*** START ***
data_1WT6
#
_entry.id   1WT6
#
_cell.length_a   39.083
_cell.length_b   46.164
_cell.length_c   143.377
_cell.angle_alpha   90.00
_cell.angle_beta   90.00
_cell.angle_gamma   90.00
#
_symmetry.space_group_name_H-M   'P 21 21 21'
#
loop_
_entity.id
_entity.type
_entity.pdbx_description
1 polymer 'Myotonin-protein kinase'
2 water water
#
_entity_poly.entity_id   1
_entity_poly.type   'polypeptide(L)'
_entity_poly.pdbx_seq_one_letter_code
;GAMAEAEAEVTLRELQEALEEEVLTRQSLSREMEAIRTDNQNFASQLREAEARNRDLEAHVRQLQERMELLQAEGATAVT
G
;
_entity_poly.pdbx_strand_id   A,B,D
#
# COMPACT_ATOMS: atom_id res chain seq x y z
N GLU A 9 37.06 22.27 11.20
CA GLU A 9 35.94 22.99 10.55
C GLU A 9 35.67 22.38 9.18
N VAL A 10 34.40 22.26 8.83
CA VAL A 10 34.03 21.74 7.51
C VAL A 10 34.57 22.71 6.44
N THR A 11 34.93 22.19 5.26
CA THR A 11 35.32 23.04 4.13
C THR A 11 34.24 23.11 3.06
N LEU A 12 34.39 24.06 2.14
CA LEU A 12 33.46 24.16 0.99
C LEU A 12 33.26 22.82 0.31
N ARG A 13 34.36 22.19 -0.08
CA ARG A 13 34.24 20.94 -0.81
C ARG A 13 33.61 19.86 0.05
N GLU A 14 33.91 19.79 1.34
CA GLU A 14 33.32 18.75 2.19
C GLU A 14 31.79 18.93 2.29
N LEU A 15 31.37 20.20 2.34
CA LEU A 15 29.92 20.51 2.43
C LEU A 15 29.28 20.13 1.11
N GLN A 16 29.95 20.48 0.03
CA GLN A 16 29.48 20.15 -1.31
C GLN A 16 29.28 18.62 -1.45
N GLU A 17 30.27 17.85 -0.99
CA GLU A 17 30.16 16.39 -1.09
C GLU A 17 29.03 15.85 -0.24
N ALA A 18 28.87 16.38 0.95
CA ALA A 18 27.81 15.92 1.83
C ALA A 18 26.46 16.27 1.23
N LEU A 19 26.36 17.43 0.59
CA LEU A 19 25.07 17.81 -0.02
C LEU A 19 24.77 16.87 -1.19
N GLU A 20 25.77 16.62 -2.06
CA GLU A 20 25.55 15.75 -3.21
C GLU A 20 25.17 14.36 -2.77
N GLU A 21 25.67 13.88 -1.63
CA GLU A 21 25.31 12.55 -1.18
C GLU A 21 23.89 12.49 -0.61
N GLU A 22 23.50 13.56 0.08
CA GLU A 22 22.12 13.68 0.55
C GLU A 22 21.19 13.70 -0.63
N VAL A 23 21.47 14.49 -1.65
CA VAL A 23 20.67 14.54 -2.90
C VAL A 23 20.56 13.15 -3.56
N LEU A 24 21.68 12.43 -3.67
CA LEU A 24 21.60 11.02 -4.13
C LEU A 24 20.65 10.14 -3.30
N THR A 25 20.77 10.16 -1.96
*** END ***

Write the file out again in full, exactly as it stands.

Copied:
data_1WT6
#
_entry.id   1WT6
#
_cell.length_a   39.083
_cell.length_b   46.164
_cell.length_c   143.377
_cell.angle_alpha   90.00
_cell.angle_beta   90.00
_cell.angle_gamma   90.00
#
_symmetry.space_group_name_H-M   'P 21 21 21'
#
loop_
_entity.id
_entity.type
_entity.pdbx_description
1 polymer 'Myotonin-protein kinase'
2 water water
#
_entity_poly.entity_id   1
_entity_poly.type   'polypeptide(L)'
_entity_poly.pdbx_seq_one_letter_code
;GAMAEAEAEVTLRELQEALEEEVLTRQSLSREMEAIRTDNQNFASQLREAEARNRDLEAHVRQLQERMELLQAEGATAVT
G
;
_entity_poly.pdbx_strand_id   A,B,D
#
# COMPACT_ATOMS: atom_id res chain seq x y z
N GLU A 9 37.06 22.27 11.20
CA GLU A 9 35.94 22.99 10.55
C GLU A 9 35.67 22.38 9.18
N VAL A 10 34.40 22.26 8.83
CA VAL A 10 34.03 21.74 7.51
C VAL A 10 34.57 22.71 6.44
N THR A 11 34.93 22.19 5.26
CA THR A 11 35.32 23.04 4.13
C THR A 11 34.24 23.11 3.06
N LEU A 12 34.39 24.06 2.14
CA LEU A 12 33.46 24.16 0.99
C LEU A 12 33.26 22.82 0.31
N ARG A 13 34.36 22.19 -0.08
CA ARG A 13 34.24 20.94 -0.81
C ARG A 13 33.61 19.86 0.05
N GLU A 14 33.91 19.79 1.34
CA GLU A 14 33.32 18.75 2.19
C GLU A 14 31.79 18.93 2.29
N LEU A 15 31.37 20.20 2.34
CA LEU A 15 29.92 20.51 2.43
C LEU A 15 29.28 20.13 1.11
N GLN A 16 29.95 20.48 0.03
CA GLN A 16 29.48 20.15 -1.31
C GLN A 16 29.28 18.62 -1.45
N GLU A 17 30.27 17.85 -0.99
CA GLU A 17 30.16 16.39 -1.09
C GLU A 17 29.03 15.85 -0.24
N ALA A 18 28.87 16.38 0.95
CA ALA A 18 27.81 15.92 1.83
C ALA A 18 26.46 16.27 1.23
N LEU A 19 26.36 17.43 0.59
CA LEU A 19 25.07 17.81 -0.02
C LEU A 19 24.77 16.87 -1.19
N GLU A 20 25.77 16.62 -2.06
CA GLU A 20 25.55 15.75 -3.21
C GLU A 20 25.17 14.36 -2.77
N GLU A 21 25.67 13.88 -1.63
CA GLU A 21 25.31 12.55 -1.18
C GLU A 21 23.89 12.49 -0.61
N GLU A 22 23.50 13.56 0.08
CA GLU A 22 22.12 13.68 0.55
C GLU A 22 21.19 13.70 -0.63
N VAL A 23 21.47 14.49 -1.65
CA VAL A 23 20.67 14.54 -2.90
C VAL A 23 20.56 13.15 -3.56
N LEU A 24 21.68 12.43 -3.67
CA LEU A 24 21.60 11.02 -4.13
C LEU A 24 20.65 10.14 -3.30
N THR A 25 20.77 10.16 -1.96